Tesco labels confuse shoppersFood giant's labels criticised in Which? research

10 July 2006

Tesco’s  decision to use its own 'healthy' food labelling system has confused shoppers, Which? research has found.

The supermarket giant has rejected the Food Standards Agency’s (FSA) traffic light labelling system and has instead opted for its own labels which shoppers find more difficult to interpret.

Which?'s survey of 636 people found that 86 per cent could understand and compare nutrient levels shown on Tesco labels compared to 97 per cent for the FSA system.

And the colour coding on Tesco's nutrient labels was only understood by 37 per cent.

The difference in understanding was further highlighted by the fact that when respondents were asked to compare different labelling schemes, more found the FSA system easy to understand at a glance compared to the current Tesco system.

Consistent scheme

Which?'s Chief Policy Advisor Sue Davies said: 'It is confusing for consumers if our supermarket shelves are full of different, contrasting food labels. Our research shows that a consistent traffic light labelling system across all manufacturers and retailers will allow consumers to make informed and healthy decisions on food whichever supermarket they visit or brand they buy.'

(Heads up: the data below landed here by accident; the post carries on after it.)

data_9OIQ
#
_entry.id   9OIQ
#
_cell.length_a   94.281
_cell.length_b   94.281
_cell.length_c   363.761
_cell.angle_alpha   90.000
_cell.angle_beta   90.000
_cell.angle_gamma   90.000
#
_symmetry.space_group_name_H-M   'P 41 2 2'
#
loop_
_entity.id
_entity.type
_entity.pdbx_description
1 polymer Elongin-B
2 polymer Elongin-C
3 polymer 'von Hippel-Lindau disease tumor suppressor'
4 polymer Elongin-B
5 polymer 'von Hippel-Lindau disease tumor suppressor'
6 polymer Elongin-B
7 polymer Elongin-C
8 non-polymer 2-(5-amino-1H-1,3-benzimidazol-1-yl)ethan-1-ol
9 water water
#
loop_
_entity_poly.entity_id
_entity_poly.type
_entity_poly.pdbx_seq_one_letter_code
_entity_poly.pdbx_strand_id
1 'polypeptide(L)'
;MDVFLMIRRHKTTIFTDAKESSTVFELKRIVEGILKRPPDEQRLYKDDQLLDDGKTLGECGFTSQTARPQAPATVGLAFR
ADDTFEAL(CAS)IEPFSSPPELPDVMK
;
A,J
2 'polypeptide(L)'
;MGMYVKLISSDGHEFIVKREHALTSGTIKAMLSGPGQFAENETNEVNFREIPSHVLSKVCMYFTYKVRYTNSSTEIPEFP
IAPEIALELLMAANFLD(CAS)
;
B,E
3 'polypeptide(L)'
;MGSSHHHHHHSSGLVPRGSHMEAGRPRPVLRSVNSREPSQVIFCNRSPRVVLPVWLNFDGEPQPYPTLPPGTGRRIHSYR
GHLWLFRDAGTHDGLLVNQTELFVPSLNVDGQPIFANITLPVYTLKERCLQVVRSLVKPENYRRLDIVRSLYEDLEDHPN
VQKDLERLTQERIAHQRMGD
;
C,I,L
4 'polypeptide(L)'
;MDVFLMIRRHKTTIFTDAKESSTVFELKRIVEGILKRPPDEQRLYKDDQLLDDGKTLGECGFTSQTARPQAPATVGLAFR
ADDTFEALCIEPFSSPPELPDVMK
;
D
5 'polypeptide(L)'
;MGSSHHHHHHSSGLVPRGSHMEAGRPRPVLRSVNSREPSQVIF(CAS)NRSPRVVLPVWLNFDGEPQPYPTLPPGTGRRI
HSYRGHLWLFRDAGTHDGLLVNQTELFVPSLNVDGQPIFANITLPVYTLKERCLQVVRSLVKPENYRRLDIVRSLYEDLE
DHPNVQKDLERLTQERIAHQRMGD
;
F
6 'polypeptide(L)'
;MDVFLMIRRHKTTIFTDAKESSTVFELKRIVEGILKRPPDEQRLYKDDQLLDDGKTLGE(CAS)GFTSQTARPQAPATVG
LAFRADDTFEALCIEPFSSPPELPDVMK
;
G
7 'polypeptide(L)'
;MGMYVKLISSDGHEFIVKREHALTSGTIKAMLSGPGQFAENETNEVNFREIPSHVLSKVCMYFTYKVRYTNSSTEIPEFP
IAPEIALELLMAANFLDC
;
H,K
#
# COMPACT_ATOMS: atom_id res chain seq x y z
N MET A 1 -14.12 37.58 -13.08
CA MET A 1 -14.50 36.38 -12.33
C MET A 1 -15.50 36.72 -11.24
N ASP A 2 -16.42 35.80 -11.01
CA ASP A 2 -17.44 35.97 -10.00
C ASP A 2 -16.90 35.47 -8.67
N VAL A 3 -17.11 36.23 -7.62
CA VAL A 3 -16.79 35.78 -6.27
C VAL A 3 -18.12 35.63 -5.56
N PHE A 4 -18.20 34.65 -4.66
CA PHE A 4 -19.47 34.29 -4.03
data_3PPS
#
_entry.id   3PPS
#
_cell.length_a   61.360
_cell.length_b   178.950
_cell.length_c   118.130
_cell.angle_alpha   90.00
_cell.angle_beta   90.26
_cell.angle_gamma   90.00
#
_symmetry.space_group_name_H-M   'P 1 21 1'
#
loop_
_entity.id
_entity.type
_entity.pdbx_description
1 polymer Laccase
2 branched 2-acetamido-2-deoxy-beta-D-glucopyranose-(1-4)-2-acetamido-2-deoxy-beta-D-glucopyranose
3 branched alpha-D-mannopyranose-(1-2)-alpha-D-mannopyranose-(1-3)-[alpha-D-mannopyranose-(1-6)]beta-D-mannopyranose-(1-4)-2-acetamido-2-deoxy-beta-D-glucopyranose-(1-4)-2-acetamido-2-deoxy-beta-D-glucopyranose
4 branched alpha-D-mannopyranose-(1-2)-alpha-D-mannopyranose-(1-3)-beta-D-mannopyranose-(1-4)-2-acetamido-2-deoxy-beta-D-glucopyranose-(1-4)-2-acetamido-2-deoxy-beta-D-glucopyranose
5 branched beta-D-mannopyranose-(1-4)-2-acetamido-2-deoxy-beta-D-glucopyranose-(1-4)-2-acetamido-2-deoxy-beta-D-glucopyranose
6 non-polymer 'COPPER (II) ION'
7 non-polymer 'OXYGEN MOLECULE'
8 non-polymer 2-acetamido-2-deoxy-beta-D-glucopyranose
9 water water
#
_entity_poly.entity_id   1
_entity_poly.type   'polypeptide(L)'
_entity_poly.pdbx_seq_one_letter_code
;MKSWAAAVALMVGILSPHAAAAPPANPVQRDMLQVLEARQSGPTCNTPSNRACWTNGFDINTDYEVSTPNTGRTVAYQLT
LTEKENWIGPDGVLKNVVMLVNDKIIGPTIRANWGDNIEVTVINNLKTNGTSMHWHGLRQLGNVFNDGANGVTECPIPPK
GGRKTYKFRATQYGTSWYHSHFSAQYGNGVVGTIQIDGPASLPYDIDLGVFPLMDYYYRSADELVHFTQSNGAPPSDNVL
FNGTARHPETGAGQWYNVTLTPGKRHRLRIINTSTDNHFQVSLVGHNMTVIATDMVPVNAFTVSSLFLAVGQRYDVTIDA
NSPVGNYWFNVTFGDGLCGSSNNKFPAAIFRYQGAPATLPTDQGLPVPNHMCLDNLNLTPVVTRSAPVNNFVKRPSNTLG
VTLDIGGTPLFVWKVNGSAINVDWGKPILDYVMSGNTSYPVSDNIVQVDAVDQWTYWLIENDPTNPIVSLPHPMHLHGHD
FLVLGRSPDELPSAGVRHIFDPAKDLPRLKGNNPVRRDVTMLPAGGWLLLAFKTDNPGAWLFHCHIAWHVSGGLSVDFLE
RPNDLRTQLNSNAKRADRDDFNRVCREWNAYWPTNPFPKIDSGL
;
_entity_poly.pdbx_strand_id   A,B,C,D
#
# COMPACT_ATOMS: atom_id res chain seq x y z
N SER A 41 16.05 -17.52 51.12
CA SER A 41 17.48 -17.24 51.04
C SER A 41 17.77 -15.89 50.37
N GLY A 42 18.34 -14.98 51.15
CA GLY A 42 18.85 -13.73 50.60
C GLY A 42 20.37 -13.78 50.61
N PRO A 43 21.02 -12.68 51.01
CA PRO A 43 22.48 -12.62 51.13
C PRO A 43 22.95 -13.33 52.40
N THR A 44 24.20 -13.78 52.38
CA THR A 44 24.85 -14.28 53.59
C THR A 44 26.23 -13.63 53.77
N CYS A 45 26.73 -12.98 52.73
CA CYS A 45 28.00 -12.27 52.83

Which? supports the FSA's system which uses red, amber and green colours to indicate high, medium and low levels of fat, sugar and salt.

Unilever, Danone, Nestle, Kellogg's, PepsiCo, Kraft, Coca-Cola and Britvic have also abandoned the FSA's traffic light scheme in favour of labels which show guideline daily amounts (GDAs) of key nutrients – the system used by Tesco.

Meanwhile Waitrose, Asda, Sainsbury's and the Co-op have backed the traffic light scheme.

Sue Davies said: 'It's unfortunate that several manufacturers intend to use the Tesco scheme despite its poorer performance. We are calling on all retailers and manufacturers to use the FSA multiple traffic light scheme on the front of their packaging so that customers are able to easily identify which products are the most healthy.’

Poorer performance

A Tesco spokesman said: ‘While we understand that traffic lights may give a simpler initial impression, customers have told us that our system is more useful in taking practical steps towards a healthier diet.

'Tesco nutritional signposts are already helping millions of customers to make healthier choices. Sales data demonstrates that when nutritional signposts are added many shoppers switch to products which are lower in salt and fat. Traffic lights may never produce these results.'